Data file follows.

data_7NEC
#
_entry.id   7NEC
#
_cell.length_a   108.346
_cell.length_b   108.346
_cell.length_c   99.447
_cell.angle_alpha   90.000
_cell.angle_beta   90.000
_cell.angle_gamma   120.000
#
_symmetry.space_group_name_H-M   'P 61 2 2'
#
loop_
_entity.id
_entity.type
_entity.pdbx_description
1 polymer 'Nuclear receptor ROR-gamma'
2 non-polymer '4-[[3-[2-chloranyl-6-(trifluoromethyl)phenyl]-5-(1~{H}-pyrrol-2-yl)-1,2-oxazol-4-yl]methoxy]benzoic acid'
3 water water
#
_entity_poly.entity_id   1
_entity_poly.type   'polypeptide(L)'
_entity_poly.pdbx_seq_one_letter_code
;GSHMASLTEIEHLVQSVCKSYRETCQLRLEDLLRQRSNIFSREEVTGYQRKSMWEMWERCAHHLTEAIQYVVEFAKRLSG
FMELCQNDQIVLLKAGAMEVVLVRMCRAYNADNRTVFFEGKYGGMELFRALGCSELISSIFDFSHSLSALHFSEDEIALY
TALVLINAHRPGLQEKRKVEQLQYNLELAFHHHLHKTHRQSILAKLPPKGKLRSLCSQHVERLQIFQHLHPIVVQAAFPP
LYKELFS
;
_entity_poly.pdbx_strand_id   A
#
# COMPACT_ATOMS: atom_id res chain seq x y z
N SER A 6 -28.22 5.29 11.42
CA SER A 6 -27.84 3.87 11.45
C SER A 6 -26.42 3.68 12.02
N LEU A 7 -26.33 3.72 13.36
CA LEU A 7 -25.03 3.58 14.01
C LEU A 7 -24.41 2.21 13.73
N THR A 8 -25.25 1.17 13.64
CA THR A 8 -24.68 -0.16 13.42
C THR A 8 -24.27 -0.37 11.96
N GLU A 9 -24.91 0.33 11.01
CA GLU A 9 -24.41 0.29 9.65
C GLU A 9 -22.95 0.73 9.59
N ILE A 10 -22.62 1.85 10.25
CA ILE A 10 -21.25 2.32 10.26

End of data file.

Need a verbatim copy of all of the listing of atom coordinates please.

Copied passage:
data_7NEC
#
_entry.id   7NEC
#
_cell.length_a   108.346
_cell.length_b   108.346
_cell.length_c   99.447
_cell.angle_alpha   90.000
_cell.angle_beta   90.000
_cell.angle_gamma   120.000
#
_symmetry.space_group_name_H-M   'P 61 2 2'
#
loop_
_entity.id
_entity.type
_entity.pdbx_description
1 polymer 'Nuclear receptor ROR-gamma'
2 non-polymer '4-[[3-[2-chloranyl-6-(trifluoromethyl)phenyl]-5-(1~{H}-pyrrol-2-yl)-1,2-oxazol-4-yl]methoxy]benzoic acid'
3 water water
#
_entity_poly.entity_id   1
_entity_poly.type   'polypeptide(L)'
_entity_poly.pdbx_seq_one_letter_code
;GSHMASLTEIEHLVQSVCKSYRETCQLRLEDLLRQRSNIFSREEVTGYQRKSMWEMWERCAHHLTEAIQYVVEFAKRLSG
FMELCQNDQIVLLKAGAMEVVLVRMCRAYNADNRTVFFEGKYGGMELFRALGCSELISSIFDFSHSLSALHFSEDEIALY
TALVLINAHRPGLQEKRKVEQLQYNLELAFHHHLHKTHRQSILAKLPPKGKLRSLCSQHVERLQIFQHLHPIVVQAAFPP
LYKELFS
;
_entity_poly.pdbx_strand_id   A
#
# COMPACT_ATOMS: atom_id res chain seq x y z
N SER A 6 -28.22 5.29 11.42
CA SER A 6 -27.84 3.87 11.45
C SER A 6 -26.42 3.68 12.02
N LEU A 7 -26.33 3.72 13.36
CA LEU A 7 -25.03 3.58 14.01
C LEU A 7 -24.41 2.21 13.73
N THR A 8 -25.25 1.17 13.64
CA THR A 8 -24.68 -0.16 13.42
C THR A 8 -24.27 -0.37 11.96
N GLU A 9 -24.91 0.33 11.01
CA GLU A 9 -24.41 0.29 9.65
C GLU A 9 -22.95 0.73 9.59
N ILE A 10 -22.62 1.85 10.25
CA ILE A 10 -21.25 2.32 10.26